Suburban Dangers by Megan Whitson Lee

The Battle Of Good And Evil

Suburban Dangers by Megan Whitson Lee is a YA contemporary Christian novel that explores the dangers of complacency and self absorption.

Contemporary parenting is a minefield in the days of mobile phones and the internet. There is a lot of unsuitable stuff out there and policing our children’s browsing habits is shown to be difficult.

The novel deals with the hard hitting topics of alcohol, drugs, trafficking, pornography and teenage gangs. Megan Whitson Lee shows how it is all too easy to get caught up in a life that spirals out of control. Vulnerable youngsters are taken advantage of by unsavoury older men.

God is missing from many lives today and we ignore Him at our peril. The god of today seems to be the god of more – more stuff, more self, more, more, more – in an attempt to fill what is actually a God-shaped hole that only God can fill and satisfy.

Life is a battle. It is more than what we can see, hear and touch. Life is a spiritual battle as the forces of good and evil vie for our attention.

The novels warns against self focus, especially for parents. Children need us to focus on them and anticipate their needs. If parents and other good role models are not there for the children, others will step in and take the lead.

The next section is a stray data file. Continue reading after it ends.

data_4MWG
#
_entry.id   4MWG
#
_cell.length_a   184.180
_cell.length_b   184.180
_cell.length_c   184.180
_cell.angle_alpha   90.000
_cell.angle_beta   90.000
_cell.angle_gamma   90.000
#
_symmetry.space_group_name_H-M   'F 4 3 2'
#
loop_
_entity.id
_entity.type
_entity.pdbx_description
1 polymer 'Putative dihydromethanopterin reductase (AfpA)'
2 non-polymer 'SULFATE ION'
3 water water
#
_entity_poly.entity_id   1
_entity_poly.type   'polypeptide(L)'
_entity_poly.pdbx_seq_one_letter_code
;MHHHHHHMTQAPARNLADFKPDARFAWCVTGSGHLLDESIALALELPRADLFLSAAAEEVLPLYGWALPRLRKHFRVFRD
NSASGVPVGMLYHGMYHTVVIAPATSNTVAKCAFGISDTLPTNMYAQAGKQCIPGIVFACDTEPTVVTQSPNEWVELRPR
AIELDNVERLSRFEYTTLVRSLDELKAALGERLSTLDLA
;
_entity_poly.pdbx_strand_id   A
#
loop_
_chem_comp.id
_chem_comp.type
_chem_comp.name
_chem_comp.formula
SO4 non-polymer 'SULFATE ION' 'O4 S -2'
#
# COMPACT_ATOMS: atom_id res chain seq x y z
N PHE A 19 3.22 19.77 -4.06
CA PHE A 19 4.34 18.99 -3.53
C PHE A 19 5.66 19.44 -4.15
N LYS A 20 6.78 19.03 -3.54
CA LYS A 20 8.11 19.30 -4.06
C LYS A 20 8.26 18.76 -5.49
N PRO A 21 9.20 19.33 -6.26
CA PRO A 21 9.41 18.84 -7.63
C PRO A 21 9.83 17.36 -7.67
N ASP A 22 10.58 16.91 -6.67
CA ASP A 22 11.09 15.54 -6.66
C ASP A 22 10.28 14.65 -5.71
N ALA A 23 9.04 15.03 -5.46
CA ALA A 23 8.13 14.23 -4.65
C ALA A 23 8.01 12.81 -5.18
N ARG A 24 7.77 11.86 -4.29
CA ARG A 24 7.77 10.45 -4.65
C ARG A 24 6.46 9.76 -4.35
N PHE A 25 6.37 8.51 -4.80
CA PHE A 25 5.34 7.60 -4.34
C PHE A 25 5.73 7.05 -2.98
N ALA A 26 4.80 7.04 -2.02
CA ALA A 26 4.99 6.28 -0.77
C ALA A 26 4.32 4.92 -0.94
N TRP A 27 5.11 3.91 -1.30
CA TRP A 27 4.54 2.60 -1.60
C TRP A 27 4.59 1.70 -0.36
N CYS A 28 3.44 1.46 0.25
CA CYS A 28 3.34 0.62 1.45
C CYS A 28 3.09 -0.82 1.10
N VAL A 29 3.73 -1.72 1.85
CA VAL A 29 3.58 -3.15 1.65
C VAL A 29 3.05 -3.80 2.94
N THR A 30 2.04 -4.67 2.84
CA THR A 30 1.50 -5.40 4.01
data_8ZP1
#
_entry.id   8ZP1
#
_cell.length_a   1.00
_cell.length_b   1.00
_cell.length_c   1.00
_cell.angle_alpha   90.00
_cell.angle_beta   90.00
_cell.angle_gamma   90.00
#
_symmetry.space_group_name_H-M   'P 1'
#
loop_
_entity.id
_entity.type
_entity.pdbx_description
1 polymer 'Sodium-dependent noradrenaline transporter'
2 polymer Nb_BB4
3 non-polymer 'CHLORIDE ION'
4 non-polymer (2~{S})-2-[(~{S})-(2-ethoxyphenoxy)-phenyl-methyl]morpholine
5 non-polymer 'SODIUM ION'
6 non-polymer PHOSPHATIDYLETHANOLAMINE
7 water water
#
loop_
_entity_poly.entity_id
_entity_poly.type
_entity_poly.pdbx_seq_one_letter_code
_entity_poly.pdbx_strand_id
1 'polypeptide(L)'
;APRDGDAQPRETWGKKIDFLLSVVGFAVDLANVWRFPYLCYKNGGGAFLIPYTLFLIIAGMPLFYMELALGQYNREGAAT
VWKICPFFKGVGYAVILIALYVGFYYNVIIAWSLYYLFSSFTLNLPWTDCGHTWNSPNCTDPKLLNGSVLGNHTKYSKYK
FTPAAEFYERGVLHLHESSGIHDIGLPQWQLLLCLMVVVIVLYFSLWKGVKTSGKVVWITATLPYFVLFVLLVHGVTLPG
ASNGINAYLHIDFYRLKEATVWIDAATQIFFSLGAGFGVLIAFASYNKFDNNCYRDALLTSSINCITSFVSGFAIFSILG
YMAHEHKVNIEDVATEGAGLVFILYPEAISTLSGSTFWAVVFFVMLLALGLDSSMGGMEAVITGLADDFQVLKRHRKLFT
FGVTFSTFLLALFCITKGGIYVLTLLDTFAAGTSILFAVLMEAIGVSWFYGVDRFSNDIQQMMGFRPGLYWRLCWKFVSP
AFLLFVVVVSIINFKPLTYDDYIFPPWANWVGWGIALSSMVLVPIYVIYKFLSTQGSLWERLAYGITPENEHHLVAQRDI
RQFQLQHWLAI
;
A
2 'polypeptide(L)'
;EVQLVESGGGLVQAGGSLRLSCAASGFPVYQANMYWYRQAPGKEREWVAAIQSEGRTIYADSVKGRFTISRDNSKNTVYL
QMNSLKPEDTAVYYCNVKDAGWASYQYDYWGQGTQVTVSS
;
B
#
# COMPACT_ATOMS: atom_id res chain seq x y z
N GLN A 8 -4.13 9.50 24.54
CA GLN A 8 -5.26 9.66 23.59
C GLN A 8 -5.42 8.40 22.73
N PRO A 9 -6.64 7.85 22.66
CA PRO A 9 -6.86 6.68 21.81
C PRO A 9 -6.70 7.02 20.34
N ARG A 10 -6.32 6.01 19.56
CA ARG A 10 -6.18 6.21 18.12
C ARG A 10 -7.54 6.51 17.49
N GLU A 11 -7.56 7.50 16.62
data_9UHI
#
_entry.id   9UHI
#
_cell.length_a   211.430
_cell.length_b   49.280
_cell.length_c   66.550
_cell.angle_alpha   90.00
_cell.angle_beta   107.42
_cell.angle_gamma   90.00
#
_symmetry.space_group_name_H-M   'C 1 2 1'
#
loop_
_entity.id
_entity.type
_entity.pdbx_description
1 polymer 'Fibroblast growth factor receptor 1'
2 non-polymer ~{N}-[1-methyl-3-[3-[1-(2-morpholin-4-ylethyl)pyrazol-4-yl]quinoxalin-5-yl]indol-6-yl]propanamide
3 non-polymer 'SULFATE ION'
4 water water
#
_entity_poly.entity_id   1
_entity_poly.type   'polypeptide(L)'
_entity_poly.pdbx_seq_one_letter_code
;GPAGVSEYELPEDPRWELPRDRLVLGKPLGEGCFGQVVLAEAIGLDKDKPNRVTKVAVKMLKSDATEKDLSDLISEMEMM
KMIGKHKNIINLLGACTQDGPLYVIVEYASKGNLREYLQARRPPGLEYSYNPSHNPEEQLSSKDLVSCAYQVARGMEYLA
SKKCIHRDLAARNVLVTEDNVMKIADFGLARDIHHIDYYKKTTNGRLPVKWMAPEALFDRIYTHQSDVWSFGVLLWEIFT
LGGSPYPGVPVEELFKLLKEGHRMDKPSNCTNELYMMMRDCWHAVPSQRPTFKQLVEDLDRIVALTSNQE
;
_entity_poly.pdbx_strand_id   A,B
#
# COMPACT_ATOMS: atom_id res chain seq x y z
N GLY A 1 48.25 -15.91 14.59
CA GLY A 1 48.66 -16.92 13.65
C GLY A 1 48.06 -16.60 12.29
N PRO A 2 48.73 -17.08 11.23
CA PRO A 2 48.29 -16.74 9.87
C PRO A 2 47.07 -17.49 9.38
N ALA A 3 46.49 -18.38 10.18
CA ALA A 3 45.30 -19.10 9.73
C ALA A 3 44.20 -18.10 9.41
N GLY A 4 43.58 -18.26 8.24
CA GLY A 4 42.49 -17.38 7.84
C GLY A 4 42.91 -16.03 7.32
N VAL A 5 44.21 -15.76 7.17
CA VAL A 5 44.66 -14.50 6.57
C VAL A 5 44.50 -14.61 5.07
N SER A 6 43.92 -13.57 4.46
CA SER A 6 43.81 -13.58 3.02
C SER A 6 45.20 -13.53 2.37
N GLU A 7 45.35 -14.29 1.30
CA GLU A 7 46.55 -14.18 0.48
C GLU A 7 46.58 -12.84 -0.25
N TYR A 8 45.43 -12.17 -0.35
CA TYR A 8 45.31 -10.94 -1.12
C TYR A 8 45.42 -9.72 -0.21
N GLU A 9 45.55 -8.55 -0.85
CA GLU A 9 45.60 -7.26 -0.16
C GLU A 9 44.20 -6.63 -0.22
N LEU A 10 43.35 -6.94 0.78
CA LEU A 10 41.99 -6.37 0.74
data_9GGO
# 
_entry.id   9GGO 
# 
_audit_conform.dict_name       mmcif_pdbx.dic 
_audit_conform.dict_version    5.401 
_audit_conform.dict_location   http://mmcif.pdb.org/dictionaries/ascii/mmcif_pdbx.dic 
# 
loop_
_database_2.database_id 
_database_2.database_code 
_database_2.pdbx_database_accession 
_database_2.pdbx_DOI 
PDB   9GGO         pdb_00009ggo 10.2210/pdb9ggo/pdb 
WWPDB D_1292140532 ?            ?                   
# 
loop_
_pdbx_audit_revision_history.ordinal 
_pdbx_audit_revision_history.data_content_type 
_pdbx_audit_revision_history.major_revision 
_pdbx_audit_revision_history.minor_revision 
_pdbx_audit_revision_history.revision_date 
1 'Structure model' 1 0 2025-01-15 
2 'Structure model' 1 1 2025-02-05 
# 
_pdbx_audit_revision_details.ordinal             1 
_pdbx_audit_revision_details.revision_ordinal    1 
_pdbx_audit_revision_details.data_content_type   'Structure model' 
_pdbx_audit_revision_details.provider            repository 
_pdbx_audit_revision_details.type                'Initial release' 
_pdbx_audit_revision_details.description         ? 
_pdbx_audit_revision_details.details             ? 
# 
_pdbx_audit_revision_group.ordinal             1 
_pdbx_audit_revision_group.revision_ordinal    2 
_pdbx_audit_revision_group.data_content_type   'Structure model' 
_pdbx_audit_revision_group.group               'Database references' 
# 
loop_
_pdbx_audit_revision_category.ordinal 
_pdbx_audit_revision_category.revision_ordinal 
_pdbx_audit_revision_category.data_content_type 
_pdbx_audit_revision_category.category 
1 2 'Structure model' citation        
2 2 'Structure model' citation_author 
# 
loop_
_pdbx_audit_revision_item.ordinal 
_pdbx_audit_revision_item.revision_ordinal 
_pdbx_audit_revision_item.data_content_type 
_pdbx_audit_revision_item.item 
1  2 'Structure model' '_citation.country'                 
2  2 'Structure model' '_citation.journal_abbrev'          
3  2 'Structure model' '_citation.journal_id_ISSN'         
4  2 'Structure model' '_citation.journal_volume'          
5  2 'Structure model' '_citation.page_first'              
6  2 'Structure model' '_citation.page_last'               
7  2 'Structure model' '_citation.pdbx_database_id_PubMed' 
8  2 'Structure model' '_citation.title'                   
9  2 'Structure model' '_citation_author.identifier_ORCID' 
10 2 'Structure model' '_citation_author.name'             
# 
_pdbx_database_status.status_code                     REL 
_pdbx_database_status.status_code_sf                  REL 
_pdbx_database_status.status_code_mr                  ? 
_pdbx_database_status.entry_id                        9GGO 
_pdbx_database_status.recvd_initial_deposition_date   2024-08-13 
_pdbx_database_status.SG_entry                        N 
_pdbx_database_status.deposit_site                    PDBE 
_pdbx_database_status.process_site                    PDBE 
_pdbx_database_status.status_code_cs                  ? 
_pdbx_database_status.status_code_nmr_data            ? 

There is the theme of the sins of the fathers visiting the next generation. The cycle of sin needs to be broken and lives turned around.

Suburban Dangers is a very well thought out novel. It warns against the dangers of suburbia where “we’re all so comfortable and complacent… we’re all lulled into a false sense of security.” It was an uncomfortable read at times but life is not always nice. The comprehensive storyline and realistic characters make Suburban Dangers a compulsive read with a strong message warning there but for the grace of God… Parenting is hard. It takes a community and God to raise a child. We need to include Him.

A powerful story that begs to be read.

I received this book for free. A favourable review was not required and all views expressed are my own.





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